I hate the house I was using for this project. I've already renovated and redecorated it once. I was happy with neither of it's previous incarnations. In no small part this is due to the way the house was made. It's very thin plywood walls and floors and is only strong enough to hold together because of 1/2" square pine beams along every edge and corner. Therefore every wall appears to be 5/8ths of an inch thich when viewed from the font, but the actual wall inside is 1/2" farther out than it looks. Basically, it's ugly and worse, it's terribly awkward to work with. The plan this time was to pad the walls out to the depth of the posts to create flat even walls with no jutting out posts. I had some 1/2" thick polystyrene foam to use for this, but when I went to try it, it turns out that 1/2" and 1/2" can be two totally different depths. Go figure. The polystrene foam was somehow too thick despite being the same depth. The house also has a big solid pediment accross the top of the middle floor. With the changes I want to make, it'd be in entirely the wrong place so I tried to hammer, chisel and otherwise pry this off. I broke one end away, but as for the rest I was closer to snapping the floor than shifting the pediment. Yet at this point neither could it stay as it was because it was so damaged by my efforts.
Being at this point somewhat short of patience and having a huge amount of the polystyrene (salvaged from the packaging when my Mum bought a new bed last year) I decided the easiest way to proceed was to knock the old house apart competely and use the bottom floor as a base from which to build an entirely new house out of solid polystrene foam. It seemed so much easier than trying to fix the numerous problems with the old house. So after a few well placed knocks with a hammer, the house came apart and I started rebuilding it out of polystyrene. While I was going I added an extra floor for the study and second bedroom and yet another for the basement kitchens. I also increased the ceiling height of the main floors because they were a little on the low side before. Dumb move that because the already constructed staircase was built for the lower ceiling height. Not that that mattered as it turned out.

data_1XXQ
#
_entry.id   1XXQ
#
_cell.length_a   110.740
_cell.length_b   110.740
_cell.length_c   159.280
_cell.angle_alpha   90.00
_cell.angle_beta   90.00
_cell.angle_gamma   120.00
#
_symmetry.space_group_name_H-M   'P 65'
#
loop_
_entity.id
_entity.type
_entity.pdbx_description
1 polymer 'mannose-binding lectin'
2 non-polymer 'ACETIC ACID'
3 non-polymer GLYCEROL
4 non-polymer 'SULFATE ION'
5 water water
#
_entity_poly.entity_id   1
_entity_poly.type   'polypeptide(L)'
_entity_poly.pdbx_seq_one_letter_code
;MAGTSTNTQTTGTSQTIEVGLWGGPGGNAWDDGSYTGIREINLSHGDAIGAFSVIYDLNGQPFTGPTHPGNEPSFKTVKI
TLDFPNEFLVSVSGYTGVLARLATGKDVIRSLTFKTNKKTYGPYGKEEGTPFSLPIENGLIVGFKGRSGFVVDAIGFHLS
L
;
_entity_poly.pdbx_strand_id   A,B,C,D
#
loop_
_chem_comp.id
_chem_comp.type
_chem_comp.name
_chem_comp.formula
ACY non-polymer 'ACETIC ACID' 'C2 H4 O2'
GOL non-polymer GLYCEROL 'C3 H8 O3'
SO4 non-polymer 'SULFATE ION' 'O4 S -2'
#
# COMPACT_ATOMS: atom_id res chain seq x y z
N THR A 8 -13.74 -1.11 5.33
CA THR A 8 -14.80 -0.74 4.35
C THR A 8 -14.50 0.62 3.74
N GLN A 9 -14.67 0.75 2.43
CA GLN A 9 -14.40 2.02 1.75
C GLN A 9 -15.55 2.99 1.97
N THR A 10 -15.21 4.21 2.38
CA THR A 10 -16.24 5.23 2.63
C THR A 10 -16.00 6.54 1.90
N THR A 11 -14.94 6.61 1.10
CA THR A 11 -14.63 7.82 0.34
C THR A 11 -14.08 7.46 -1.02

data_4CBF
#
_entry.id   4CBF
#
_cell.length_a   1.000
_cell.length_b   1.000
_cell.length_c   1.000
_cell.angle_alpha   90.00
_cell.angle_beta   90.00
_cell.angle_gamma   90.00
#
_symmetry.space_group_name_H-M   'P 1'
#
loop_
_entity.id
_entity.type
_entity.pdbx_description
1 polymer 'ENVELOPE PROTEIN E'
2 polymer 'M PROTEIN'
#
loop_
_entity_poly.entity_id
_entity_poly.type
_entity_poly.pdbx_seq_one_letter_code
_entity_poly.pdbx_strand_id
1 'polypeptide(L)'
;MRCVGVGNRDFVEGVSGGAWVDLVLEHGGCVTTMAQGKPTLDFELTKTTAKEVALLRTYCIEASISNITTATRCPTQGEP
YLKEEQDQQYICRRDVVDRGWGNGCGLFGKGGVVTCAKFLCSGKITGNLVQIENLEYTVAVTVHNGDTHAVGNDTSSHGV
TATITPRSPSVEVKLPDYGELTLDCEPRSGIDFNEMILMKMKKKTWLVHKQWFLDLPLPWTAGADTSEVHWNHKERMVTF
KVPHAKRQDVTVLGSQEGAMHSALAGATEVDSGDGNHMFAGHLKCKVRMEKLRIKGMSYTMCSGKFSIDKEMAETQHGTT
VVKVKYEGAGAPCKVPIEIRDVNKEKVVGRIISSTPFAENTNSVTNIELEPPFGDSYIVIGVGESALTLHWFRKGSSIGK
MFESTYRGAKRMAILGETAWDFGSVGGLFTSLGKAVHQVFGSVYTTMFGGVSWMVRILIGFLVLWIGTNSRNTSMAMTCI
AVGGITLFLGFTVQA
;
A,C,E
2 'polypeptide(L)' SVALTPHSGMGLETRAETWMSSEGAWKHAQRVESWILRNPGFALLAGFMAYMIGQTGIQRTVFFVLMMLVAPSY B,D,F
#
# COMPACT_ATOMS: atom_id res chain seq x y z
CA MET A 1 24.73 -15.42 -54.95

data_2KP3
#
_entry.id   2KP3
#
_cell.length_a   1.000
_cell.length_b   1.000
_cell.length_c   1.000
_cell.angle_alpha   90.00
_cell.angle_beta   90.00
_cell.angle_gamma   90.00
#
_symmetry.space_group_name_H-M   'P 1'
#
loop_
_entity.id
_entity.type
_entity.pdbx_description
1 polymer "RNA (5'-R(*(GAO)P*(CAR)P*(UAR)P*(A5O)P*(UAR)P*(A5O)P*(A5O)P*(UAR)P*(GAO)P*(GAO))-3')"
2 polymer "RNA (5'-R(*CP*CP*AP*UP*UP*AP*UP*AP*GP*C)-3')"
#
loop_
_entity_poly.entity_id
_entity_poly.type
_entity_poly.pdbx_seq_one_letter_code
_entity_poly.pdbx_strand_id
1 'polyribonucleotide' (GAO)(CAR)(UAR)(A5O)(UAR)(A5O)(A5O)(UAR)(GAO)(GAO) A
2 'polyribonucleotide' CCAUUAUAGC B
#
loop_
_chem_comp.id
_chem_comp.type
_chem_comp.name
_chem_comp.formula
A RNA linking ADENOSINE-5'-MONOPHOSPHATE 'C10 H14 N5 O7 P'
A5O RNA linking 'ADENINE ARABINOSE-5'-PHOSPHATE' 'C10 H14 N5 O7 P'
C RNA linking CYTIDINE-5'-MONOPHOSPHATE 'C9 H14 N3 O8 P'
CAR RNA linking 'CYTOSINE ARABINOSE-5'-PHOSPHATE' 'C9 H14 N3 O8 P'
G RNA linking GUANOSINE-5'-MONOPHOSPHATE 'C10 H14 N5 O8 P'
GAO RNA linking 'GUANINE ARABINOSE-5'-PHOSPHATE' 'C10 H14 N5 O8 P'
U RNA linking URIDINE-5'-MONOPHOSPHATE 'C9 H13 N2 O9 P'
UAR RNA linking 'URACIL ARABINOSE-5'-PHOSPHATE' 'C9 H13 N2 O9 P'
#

Yikes! Suddenly I had a house as tall as I am!
It was one of those moments when you stand back, look at what you've done and think "Nuh-Uh, no way". As one single unit it's just too big. I realised I would have to cut it into at least two stackable parts and probably take out a floor as well.
And then a cat jumped ontop of it.
Some people have made houses out polystyrene foam and they work. Obviously these people don't own cats.
The thousands of little beads of polystyrene that had acumulated while I cut few into the air and same down like snow and when the air had cleared, the cat had vanished and the walls and floors of the house were a broken crumbled mess. So much for that plan.
At the end of the week, what do I have left? I have the start of a swanky staircase and this:
A pile of walls and floors (with broken pediment still attached) hidden under a cupboard. I have no house unless I re-assmeble this pile. If I do that I'll have all the old problems back to haunt me yet again. Broken Pediment, silly plywood and beam construction. Is it worth it? And if it's not, what do I do? Draw up a design and cut a new house out of MDF? I can't do that because a house that size would end up being too heavy to move. The polystyrene foam obviously wasn't terribly practical. By a new kit house? Again, it'll be MDF, thus heavy, plus it'll be ridiculously expensive, won't arrive for weeks and when it does get here I'll need to totally change it anyway. Give up on the idea of the Georgian house altogether? But I already have all this furniture, most of it the expensive type, I can't just let it stay in the cupboard where most of it has been sitting for almost a year already.
I think the only practical solution to the hole I'm currently in is to go away and cry. I really don't know what else to do.